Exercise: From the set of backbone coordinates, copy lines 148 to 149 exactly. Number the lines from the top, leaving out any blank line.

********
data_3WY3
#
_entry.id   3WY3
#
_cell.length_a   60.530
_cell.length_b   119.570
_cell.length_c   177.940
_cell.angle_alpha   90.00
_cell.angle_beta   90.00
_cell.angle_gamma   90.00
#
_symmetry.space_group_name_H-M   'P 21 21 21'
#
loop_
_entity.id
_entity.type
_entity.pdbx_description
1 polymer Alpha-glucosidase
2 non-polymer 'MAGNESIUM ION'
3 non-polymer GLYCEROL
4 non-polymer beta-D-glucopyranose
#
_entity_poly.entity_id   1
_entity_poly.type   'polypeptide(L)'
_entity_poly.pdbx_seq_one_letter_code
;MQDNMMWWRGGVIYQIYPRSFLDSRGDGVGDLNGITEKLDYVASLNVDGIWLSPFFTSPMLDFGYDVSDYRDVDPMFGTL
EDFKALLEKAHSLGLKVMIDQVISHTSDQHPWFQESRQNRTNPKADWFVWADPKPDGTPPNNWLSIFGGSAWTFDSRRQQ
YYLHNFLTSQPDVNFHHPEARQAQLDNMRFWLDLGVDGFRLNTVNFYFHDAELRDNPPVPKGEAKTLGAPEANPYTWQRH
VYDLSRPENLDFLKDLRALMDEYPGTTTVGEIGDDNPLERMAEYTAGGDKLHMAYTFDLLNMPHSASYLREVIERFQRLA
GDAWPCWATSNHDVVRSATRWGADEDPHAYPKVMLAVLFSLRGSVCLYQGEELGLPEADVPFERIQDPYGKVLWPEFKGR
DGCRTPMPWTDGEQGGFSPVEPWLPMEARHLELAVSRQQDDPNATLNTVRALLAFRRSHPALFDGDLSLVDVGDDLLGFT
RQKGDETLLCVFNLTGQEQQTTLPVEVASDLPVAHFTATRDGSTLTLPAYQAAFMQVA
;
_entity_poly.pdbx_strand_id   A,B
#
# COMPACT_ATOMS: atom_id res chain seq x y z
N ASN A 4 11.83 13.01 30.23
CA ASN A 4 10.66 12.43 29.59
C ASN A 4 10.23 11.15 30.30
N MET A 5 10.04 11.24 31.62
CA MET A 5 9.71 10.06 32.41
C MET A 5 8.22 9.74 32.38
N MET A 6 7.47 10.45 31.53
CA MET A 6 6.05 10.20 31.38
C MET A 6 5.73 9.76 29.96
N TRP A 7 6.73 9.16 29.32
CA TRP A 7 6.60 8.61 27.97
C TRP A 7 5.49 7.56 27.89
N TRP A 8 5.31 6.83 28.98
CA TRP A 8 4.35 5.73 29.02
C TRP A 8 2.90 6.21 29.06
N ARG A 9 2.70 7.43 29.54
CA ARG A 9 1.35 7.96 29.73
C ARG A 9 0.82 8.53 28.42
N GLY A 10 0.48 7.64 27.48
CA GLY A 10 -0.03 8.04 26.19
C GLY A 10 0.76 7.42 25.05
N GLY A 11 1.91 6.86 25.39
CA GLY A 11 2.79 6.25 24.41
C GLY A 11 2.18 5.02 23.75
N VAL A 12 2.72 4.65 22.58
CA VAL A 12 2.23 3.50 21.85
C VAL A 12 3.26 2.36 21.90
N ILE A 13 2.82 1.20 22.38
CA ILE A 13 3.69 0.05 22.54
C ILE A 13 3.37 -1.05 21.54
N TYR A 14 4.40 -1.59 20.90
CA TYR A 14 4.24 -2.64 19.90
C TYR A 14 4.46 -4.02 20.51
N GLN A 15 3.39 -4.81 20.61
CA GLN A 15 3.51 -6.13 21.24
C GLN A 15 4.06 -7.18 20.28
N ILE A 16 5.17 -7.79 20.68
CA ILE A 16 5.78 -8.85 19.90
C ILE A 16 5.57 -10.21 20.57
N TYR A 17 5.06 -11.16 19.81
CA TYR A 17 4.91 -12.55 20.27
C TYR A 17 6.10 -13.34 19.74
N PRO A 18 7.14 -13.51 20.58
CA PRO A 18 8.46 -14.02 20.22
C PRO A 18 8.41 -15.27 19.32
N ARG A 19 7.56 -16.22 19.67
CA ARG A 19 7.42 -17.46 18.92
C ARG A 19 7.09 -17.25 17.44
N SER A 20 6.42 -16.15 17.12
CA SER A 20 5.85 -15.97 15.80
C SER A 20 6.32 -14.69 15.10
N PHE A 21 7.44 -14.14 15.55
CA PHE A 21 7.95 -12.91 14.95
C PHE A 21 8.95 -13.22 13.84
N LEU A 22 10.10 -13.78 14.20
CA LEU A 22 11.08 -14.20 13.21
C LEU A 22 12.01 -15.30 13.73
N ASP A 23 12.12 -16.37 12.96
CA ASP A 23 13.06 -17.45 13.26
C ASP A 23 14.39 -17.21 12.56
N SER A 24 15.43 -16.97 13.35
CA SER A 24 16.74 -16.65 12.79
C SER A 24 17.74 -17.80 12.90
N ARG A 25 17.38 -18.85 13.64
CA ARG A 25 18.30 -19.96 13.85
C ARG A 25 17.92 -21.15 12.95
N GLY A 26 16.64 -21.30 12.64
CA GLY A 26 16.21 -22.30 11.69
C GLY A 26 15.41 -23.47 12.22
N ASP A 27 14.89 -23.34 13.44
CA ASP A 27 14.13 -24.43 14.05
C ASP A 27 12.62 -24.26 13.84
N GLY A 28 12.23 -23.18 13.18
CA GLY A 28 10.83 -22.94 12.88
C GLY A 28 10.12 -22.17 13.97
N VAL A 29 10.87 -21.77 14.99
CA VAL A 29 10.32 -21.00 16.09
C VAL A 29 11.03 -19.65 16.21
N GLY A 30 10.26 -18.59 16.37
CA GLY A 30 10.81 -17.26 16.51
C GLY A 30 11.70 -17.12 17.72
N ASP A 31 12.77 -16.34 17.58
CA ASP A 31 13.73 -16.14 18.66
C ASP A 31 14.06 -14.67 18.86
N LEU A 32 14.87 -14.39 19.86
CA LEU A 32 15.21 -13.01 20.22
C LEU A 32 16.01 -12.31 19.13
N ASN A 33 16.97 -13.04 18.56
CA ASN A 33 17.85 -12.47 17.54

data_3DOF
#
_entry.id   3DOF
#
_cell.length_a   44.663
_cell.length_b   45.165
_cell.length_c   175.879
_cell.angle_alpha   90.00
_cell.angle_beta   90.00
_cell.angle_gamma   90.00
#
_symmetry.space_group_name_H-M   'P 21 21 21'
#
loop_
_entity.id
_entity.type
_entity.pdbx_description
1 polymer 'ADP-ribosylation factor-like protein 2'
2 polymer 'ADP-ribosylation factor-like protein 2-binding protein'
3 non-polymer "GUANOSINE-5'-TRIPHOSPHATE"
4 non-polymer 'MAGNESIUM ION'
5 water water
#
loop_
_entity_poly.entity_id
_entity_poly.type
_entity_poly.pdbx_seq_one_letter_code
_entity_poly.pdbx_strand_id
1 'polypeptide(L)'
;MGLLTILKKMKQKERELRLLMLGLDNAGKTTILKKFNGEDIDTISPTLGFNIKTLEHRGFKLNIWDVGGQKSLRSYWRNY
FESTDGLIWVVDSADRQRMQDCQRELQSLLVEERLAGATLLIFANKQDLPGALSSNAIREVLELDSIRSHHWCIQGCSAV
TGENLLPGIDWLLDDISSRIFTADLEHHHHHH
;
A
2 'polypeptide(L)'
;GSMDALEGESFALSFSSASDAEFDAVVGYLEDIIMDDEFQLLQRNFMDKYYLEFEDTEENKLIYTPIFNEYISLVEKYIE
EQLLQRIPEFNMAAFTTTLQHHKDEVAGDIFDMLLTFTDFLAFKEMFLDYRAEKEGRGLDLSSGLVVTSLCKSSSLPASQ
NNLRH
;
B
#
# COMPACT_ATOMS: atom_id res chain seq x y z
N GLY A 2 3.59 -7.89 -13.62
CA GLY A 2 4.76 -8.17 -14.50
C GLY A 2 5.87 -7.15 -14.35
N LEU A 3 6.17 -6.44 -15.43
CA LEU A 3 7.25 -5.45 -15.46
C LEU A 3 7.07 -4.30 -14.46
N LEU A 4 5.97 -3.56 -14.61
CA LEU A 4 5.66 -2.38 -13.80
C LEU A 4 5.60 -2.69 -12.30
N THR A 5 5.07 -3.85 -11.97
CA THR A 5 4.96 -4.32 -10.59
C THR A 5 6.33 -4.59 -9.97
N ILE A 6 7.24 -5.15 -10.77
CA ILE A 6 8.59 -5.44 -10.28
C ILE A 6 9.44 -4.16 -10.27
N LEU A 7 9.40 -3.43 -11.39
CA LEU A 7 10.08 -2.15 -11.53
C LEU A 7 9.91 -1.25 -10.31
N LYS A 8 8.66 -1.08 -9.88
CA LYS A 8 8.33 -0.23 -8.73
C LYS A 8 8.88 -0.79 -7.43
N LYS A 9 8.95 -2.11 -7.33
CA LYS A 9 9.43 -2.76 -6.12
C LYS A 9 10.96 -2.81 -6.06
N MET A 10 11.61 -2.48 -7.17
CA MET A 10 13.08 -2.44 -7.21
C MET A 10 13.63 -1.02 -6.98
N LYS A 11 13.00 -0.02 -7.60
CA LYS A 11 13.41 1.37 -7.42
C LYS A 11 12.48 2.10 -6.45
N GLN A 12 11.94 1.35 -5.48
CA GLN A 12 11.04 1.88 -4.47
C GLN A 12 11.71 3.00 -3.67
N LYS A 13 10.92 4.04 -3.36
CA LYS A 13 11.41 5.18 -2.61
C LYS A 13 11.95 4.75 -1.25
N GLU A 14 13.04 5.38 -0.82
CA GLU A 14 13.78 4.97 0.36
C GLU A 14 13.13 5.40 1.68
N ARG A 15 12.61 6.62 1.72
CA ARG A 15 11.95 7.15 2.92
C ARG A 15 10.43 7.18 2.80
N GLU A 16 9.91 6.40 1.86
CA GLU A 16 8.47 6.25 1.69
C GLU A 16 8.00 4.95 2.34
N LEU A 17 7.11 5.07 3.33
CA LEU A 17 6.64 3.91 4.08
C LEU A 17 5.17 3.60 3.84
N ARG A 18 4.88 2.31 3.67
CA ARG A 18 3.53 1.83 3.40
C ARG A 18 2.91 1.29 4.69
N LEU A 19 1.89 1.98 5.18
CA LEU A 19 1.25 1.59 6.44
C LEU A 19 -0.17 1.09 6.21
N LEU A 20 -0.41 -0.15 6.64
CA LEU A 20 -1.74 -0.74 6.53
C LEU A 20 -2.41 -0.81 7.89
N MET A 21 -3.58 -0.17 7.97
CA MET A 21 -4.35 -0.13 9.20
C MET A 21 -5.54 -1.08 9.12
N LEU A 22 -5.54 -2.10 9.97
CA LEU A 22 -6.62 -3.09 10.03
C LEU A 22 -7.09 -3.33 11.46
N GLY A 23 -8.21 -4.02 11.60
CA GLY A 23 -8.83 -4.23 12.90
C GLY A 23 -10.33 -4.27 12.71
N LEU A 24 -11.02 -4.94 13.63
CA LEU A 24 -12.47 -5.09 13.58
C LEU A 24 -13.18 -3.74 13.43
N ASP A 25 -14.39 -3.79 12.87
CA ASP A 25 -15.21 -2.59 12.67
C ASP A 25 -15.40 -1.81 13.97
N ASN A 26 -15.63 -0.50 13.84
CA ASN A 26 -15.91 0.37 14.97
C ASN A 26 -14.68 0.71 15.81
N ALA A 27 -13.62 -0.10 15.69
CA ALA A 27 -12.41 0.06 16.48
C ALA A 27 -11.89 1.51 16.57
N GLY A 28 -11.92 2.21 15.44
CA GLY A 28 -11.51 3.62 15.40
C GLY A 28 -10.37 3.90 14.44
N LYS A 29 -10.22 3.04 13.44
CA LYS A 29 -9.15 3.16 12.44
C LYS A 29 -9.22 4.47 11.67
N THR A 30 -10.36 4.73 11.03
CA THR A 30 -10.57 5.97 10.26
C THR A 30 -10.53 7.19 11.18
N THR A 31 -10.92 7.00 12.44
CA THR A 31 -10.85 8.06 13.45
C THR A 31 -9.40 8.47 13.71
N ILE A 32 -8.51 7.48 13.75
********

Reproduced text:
#
loop_